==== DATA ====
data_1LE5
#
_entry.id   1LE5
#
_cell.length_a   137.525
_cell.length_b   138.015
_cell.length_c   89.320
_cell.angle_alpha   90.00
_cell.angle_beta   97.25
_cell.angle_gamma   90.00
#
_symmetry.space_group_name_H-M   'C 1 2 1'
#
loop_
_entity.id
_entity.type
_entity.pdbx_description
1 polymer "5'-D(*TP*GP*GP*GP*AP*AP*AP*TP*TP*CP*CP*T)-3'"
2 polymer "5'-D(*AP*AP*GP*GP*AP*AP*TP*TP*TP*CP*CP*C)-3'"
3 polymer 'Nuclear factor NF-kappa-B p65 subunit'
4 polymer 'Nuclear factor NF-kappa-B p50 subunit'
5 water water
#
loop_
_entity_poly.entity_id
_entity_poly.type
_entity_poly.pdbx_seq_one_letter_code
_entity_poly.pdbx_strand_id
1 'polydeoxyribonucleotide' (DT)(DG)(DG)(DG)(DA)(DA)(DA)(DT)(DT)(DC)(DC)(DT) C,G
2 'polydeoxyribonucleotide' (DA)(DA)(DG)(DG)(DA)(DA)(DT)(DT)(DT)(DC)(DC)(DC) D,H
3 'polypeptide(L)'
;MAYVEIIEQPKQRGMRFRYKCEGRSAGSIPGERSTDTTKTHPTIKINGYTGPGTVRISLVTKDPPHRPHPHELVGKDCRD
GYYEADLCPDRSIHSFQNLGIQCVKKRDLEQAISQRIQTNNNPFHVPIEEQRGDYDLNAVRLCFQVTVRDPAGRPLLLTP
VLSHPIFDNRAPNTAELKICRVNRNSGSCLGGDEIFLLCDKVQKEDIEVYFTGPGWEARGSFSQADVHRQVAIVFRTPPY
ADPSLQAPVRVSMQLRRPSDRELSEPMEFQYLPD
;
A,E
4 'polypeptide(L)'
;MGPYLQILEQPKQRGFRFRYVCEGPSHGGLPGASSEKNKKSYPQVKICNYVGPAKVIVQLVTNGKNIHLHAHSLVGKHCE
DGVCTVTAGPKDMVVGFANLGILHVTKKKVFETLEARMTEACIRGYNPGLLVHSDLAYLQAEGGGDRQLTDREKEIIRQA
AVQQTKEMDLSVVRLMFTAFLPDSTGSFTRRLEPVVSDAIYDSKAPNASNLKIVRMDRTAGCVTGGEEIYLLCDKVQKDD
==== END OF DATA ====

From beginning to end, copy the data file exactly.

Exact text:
data_1LE5
#
_entry.id   1LE5
#
_cell.length_a   137.525
_cell.length_b   138.015
_cell.length_c   89.320
_cell.angle_alpha   90.00
_cell.angle_beta   97.25
_cell.angle_gamma   90.00
#
_symmetry.space_group_name_H-M   'C 1 2 1'
#
loop_
_entity.id
_entity.type
_entity.pdbx_description
1 polymer "5'-D(*TP*GP*GP*GP*AP*AP*AP*TP*TP*CP*CP*T)-3'"
2 polymer "5'-D(*AP*AP*GP*GP*AP*AP*TP*TP*TP*CP*CP*C)-3'"
3 polymer 'Nuclear factor NF-kappa-B p65 subunit'
4 polymer 'Nuclear factor NF-kappa-B p50 subunit'
5 water water
#
loop_
_entity_poly.entity_id
_entity_poly.type
_entity_poly.pdbx_seq_one_letter_code
_entity_poly.pdbx_strand_id
1 'polydeoxyribonucleotide' (DT)(DG)(DG)(DG)(DA)(DA)(DA)(DT)(DT)(DC)(DC)(DT) C,G
2 'polydeoxyribonucleotide' (DA)(DA)(DG)(DG)(DA)(DA)(DT)(DT)(DT)(DC)(DC)(DC) D,H
3 'polypeptide(L)'
;MAYVEIIEQPKQRGMRFRYKCEGRSAGSIPGERSTDTTKTHPTIKINGYTGPGTVRISLVTKDPPHRPHPHELVGKDCRD
GYYEADLCPDRSIHSFQNLGIQCVKKRDLEQAISQRIQTNNNPFHVPIEEQRGDYDLNAVRLCFQVTVRDPAGRPLLLTP
VLSHPIFDNRAPNTAELKICRVNRNSGSCLGGDEIFLLCDKVQKEDIEVYFTGPGWEARGSFSQADVHRQVAIVFRTPPY
ADPSLQAPVRVSMQLRRPSDRELSEPMEFQYLPD
;
A,E
4 'polypeptide(L)'
;MGPYLQILEQPKQRGFRFRYVCEGPSHGGLPGASSEKNKKSYPQVKICNYVGPAKVIVQLVTNGKNIHLHAHSLVGKHCE
DGVCTVTAGPKDMVVGFANLGILHVTKKKVFETLEARMTEACIRGYNPGLLVHSDLAYLQAEGGGDRQLTDREKEIIRQA
AVQQTKEMDLSVVRLMFTAFLPDSTGSFTRRLEPVVSDAIYDSKAPNASNLKIVRMDRTAGCVTGGEEIYLLCDKVQKDD